When corn plants were grown from seed to maturity on the sand medium without biosolids and biosolids-treated medium, metal concentrations in the root were considerably higher than those in shoot (Table 1). Plants grown on biosolids-treated medium had significantly higher concentrations of metals than those grown on the sand medium without biosolids at all stages of growth. In plant tissue, accumulations of Cd (in shoots and roots) and Ni (in roots) were especially high for plants that received the biosolids treatment. Except for Cd in shoots and roots of plants grown on biosolids-treated medium and Zn in shoots and roots of plants grown on the sand medium without biosolids and in roots of plants grown on biosolids-treated medium, there was a trend for metal concentration in the plant tissue to decrease with the length of growing period (Table 1). This decrease is an indication of mass dilution when metal availability in the nutrient medium did not keep pace with the rate of biomass accumulation. For metals that were either not readily available to the plant (such as Pb or Cr) or present only in limited amounts (such as Cd in the sand medium without biosolids), the amount of metals absorbed appeared to be limited by their supply in the nutrient medium. However, for metals that were in chemical forms readily available to plants and in abundant supply in the nutrient medium (such as Cd in biosolids-treated medium or Zn in both sand medium without biosolids and biosolids-treated medium), the metal concentration of plant tissue either continued to rise with plant growth (such as Zn in shoots of corn grown on both the sand medium without biosolids and biosolids-treated medium and in root of the sand medium without biosolids) or remained at the same level throughout the growing period (such as Zn in root of grown on biosolids-treated medium). For example, Zn in shoots and roots of corn grown on the sand medium without biosolids and in the shoot of the biosolids-treated medium increased with time following planting. Zinc concentrations in the roots of corn grown on biosolids-treated medium, however, either remained the same or decreased slightly with time following planting (Table 1).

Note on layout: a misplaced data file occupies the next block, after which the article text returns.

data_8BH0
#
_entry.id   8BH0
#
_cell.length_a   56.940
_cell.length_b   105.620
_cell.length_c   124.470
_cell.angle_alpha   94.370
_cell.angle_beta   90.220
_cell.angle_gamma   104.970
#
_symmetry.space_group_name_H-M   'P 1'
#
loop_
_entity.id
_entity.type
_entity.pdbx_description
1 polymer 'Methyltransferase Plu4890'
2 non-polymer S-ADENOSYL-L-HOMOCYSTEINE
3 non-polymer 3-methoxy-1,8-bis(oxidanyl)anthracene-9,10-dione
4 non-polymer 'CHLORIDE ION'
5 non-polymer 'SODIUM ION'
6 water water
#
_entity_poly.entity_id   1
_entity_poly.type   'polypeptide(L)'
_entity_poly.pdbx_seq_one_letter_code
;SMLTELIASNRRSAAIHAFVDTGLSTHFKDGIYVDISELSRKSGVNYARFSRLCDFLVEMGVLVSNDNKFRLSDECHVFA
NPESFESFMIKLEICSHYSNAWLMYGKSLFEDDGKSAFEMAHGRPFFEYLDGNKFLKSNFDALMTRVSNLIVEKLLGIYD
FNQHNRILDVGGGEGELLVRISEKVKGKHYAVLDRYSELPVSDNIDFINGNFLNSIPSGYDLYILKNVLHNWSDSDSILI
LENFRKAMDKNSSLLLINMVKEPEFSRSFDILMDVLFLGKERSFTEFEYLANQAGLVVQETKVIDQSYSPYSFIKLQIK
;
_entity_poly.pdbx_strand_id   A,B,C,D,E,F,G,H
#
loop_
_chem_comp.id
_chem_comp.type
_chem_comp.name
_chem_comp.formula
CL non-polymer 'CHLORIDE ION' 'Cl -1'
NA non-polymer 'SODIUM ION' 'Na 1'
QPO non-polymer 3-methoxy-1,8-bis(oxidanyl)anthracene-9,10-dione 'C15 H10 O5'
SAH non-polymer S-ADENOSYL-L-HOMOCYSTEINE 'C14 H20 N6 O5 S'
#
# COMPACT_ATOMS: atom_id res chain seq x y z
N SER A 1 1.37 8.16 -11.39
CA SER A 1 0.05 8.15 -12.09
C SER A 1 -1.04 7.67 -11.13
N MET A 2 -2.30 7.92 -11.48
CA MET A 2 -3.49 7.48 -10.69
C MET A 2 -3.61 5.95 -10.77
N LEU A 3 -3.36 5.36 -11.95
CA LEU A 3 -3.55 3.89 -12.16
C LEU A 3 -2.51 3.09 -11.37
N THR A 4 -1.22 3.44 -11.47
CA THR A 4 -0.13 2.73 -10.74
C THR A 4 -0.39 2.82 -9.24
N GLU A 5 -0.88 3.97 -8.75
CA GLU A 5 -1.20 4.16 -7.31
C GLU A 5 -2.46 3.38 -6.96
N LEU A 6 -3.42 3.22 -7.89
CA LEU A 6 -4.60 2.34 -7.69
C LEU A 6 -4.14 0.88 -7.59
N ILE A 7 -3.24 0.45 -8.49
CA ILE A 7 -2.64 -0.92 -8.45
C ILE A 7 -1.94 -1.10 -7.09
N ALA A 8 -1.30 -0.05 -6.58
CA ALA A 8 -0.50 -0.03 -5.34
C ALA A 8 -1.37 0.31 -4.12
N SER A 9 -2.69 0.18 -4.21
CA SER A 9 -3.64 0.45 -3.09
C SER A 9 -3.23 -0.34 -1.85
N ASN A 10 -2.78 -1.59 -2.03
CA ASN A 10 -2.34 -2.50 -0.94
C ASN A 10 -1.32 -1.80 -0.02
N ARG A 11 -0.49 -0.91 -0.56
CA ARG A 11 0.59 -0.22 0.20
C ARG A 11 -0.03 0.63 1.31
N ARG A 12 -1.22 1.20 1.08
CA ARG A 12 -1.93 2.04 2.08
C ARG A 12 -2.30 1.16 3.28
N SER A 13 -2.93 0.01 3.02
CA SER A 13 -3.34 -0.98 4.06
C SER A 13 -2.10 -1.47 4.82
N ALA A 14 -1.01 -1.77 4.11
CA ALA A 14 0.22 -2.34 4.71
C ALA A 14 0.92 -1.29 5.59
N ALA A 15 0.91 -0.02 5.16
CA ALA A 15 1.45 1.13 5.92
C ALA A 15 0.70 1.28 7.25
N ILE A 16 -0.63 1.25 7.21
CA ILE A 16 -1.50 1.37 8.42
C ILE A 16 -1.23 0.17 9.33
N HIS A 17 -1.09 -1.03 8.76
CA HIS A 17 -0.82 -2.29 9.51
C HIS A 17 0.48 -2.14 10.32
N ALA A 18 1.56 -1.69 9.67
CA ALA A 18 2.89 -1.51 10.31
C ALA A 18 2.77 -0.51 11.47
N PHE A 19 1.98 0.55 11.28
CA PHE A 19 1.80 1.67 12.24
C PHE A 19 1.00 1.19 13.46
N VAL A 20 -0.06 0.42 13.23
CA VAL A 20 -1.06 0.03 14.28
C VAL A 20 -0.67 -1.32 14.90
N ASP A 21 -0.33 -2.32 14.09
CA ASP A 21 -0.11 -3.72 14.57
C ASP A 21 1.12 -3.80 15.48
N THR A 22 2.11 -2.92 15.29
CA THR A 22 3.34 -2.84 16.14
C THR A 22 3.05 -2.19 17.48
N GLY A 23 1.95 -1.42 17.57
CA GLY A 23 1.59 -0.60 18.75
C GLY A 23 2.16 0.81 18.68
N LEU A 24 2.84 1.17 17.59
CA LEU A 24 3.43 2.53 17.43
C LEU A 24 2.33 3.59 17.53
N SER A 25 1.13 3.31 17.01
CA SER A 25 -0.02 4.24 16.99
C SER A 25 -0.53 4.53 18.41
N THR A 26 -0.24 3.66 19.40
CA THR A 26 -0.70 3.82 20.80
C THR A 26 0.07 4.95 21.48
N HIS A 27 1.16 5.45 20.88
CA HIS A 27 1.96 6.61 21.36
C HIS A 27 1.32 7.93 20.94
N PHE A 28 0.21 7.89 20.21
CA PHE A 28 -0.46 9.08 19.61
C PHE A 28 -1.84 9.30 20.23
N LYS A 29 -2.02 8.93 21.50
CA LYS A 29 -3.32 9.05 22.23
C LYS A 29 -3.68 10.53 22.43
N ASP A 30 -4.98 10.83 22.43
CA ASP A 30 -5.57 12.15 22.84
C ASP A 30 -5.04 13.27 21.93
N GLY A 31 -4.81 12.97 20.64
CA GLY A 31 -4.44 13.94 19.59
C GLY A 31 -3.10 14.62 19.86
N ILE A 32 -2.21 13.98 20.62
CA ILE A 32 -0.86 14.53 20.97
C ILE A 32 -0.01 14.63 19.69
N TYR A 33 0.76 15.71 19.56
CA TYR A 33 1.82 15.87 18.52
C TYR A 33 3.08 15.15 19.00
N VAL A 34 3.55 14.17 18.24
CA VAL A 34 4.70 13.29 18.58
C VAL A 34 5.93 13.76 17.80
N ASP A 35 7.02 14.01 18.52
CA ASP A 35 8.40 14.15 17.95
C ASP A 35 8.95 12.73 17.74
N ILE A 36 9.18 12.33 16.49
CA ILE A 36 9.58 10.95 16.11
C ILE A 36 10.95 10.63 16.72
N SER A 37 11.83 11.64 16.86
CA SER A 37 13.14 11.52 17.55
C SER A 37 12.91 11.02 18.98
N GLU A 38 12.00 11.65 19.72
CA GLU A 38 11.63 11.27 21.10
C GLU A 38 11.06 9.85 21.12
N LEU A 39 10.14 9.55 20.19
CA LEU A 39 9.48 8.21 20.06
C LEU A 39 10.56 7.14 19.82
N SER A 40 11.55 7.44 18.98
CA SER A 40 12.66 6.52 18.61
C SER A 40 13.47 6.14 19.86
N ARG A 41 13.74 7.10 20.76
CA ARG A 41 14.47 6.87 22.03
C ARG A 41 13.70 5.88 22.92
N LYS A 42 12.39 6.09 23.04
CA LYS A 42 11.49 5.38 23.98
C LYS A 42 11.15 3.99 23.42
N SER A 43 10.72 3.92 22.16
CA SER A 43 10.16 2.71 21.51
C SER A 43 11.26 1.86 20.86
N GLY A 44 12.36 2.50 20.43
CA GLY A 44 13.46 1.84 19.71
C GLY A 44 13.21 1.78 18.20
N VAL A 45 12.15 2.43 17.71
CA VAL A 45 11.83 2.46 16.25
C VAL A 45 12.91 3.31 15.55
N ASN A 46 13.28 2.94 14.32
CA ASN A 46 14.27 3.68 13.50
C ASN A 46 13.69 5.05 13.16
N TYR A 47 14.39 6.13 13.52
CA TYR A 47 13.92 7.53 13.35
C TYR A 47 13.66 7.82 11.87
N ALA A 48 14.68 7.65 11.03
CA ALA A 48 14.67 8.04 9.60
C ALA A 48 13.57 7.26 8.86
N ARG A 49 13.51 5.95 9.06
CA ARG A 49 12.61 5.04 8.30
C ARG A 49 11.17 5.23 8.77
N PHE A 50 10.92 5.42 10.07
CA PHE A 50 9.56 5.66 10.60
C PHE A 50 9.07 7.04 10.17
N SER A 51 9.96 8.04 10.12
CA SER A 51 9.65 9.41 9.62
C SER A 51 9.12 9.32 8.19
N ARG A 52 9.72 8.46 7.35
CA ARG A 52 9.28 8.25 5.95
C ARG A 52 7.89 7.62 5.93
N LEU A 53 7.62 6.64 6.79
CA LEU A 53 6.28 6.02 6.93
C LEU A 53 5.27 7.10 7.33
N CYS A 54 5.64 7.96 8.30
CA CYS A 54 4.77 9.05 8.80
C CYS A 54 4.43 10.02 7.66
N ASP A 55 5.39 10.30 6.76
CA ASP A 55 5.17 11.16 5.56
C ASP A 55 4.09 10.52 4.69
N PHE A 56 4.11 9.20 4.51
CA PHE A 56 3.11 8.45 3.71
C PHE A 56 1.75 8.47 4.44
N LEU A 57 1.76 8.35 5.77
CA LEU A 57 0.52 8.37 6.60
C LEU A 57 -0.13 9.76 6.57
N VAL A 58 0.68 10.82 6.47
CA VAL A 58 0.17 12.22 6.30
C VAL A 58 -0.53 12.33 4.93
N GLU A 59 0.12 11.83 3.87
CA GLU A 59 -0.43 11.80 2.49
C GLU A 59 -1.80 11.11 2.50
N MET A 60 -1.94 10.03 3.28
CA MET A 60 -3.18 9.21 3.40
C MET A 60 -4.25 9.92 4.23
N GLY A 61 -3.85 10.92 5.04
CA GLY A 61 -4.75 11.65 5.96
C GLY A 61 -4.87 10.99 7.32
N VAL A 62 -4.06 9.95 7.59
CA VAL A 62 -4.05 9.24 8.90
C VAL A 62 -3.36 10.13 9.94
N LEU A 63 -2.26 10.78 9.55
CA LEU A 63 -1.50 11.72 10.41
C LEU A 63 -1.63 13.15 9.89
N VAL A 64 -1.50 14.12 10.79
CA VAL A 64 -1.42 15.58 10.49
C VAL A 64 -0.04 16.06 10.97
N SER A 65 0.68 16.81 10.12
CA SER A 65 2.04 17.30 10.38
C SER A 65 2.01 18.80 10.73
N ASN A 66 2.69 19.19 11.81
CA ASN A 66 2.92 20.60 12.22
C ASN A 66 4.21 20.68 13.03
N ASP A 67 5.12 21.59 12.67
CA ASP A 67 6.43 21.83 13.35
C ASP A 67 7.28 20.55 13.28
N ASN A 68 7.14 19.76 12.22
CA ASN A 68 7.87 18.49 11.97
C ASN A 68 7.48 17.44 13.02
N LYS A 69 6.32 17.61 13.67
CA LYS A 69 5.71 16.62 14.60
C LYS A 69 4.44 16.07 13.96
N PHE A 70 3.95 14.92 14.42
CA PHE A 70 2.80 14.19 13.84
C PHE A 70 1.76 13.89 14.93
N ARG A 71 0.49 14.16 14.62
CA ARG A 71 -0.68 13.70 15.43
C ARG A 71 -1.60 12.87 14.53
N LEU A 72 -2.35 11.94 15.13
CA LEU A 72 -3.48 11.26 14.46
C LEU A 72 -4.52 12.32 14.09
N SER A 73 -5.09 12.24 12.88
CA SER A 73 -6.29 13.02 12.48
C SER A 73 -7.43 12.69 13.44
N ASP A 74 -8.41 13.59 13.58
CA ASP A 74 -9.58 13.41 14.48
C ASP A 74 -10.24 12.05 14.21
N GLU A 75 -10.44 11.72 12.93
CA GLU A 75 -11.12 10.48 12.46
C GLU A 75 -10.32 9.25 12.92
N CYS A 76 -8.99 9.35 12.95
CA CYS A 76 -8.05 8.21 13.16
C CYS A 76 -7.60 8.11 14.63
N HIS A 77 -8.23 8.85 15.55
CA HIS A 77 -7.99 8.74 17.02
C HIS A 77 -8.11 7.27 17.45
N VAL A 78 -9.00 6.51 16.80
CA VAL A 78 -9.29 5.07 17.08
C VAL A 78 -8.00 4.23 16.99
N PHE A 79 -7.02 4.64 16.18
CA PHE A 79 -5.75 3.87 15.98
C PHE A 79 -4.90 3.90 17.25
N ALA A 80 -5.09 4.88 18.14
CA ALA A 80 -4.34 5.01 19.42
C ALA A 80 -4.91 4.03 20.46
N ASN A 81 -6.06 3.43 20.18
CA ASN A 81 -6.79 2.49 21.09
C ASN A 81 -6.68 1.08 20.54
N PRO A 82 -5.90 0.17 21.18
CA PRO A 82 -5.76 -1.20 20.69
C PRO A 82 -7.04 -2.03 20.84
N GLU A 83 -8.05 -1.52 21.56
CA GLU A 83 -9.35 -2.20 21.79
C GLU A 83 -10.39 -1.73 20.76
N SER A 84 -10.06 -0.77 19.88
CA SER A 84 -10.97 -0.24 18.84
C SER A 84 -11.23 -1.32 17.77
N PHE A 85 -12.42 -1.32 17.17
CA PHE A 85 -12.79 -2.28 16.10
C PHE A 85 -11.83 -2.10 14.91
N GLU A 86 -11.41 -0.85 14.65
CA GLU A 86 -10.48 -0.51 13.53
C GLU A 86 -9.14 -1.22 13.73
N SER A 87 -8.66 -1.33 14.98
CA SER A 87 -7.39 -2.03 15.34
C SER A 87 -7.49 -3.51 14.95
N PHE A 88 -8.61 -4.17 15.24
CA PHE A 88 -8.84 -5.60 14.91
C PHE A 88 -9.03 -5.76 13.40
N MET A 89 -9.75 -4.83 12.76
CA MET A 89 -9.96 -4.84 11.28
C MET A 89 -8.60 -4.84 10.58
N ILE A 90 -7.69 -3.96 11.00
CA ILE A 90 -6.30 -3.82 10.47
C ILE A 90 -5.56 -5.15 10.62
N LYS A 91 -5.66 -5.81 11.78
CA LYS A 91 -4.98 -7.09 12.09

Plant tissueTreatmentTime (weeks)